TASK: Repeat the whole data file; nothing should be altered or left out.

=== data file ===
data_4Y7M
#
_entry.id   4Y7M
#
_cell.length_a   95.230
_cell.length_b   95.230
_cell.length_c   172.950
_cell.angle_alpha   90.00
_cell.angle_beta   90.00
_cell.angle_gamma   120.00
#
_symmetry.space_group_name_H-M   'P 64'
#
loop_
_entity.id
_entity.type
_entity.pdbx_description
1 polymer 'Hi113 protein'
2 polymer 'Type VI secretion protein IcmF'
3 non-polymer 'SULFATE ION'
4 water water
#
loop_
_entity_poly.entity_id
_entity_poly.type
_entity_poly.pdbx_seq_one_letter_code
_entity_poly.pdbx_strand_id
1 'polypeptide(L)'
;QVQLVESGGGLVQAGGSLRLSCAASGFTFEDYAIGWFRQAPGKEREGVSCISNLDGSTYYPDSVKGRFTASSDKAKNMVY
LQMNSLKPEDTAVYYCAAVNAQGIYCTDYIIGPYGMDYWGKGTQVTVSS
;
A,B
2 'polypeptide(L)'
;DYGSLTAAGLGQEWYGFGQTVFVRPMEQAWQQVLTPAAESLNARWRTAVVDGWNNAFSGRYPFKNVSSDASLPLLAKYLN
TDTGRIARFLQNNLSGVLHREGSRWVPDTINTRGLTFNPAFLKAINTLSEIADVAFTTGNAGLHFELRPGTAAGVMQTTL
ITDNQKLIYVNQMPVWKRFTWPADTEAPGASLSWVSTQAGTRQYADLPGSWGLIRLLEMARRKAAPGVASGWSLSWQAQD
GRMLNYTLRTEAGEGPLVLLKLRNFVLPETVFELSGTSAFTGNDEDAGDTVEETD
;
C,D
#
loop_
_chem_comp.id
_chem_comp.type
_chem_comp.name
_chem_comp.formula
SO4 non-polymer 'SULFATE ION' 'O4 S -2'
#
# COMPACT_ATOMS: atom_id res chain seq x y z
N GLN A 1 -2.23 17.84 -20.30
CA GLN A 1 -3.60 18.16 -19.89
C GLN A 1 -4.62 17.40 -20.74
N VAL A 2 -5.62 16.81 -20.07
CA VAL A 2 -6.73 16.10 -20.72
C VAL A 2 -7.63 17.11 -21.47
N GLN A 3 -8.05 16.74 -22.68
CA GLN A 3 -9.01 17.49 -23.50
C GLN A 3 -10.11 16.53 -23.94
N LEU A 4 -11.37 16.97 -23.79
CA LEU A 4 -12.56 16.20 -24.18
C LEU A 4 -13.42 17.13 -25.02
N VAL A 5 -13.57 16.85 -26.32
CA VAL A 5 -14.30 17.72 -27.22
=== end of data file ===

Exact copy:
data_4Y7M
#
_entry.id   4Y7M
#
_cell.length_a   95.230
_cell.length_b   95.230
_cell.length_c   172.950
_cell.angle_alpha   90.00
_cell.angle_beta   90.00
_cell.angle_gamma   120.00
#
_symmetry.space_group_name_H-M   'P 64'
#
loop_
_entity.id
_entity.type
_entity.pdbx_description
1 polymer 'Hi113 protein'
2 polymer 'Type VI secretion protein IcmF'
3 non-polymer 'SULFATE ION'
4 water water
#
loop_
_entity_poly.entity_id
_entity_poly.type
_entity_poly.pdbx_seq_one_letter_code
_entity_poly.pdbx_strand_id
1 'polypeptide(L)'
;QVQLVESGGGLVQAGGSLRLSCAASGFTFEDYAIGWFRQAPGKEREGVSCISNLDGSTYYPDSVKGRFTASSDKAKNMVY
LQMNSLKPEDTAVYYCAAVNAQGIYCTDYIIGPYGMDYWGKGTQVTVSS
;
A,B
2 'polypeptide(L)'
;DYGSLTAAGLGQEWYGFGQTVFVRPMEQAWQQVLTPAAESLNARWRTAVVDGWNNAFSGRYPFKNVSSDASLPLLAKYLN
TDTGRIARFLQNNLSGVLHREGSRWVPDTINTRGLTFNPAFLKAINTLSEIADVAFTTGNAGLHFELRPGTAAGVMQTTL
ITDNQKLIYVNQMPVWKRFTWPADTEAPGASLSWVSTQAGTRQYADLPGSWGLIRLLEMARRKAAPGVASGWSLSWQAQD
GRMLNYTLRTEAGEGPLVLLKLRNFVLPETVFELSGTSAFTGNDEDAGDTVEETD
;
C,D
#
loop_
_chem_comp.id
_chem_comp.type
_chem_comp.name
_chem_comp.formula
SO4 non-polymer 'SULFATE ION' 'O4 S -2'
#
# COMPACT_ATOMS: atom_id res chain seq x y z
N GLN A 1 -2.23 17.84 -20.30
CA GLN A 1 -3.60 18.16 -19.89
C GLN A 1 -4.62 17.40 -20.74
N VAL A 2 -5.62 16.81 -20.07
CA VAL A 2 -6.73 16.10 -20.72
C VAL A 2 -7.63 17.11 -21.47
N GLN A 3 -8.05 16.74 -22.68
CA GLN A 3 -9.01 17.49 -23.50
C GLN A 3 -10.11 16.53 -23.94
N LEU A 4 -11.37 16.97 -23.79
CA LEU A 4 -12.56 16.20 -24.18
C LEU A 4 -13.42 17.13 -25.02
N VAL A 5 -13.57 16.85 -26.32
CA VAL A 5 -14.30 17.72 -27.22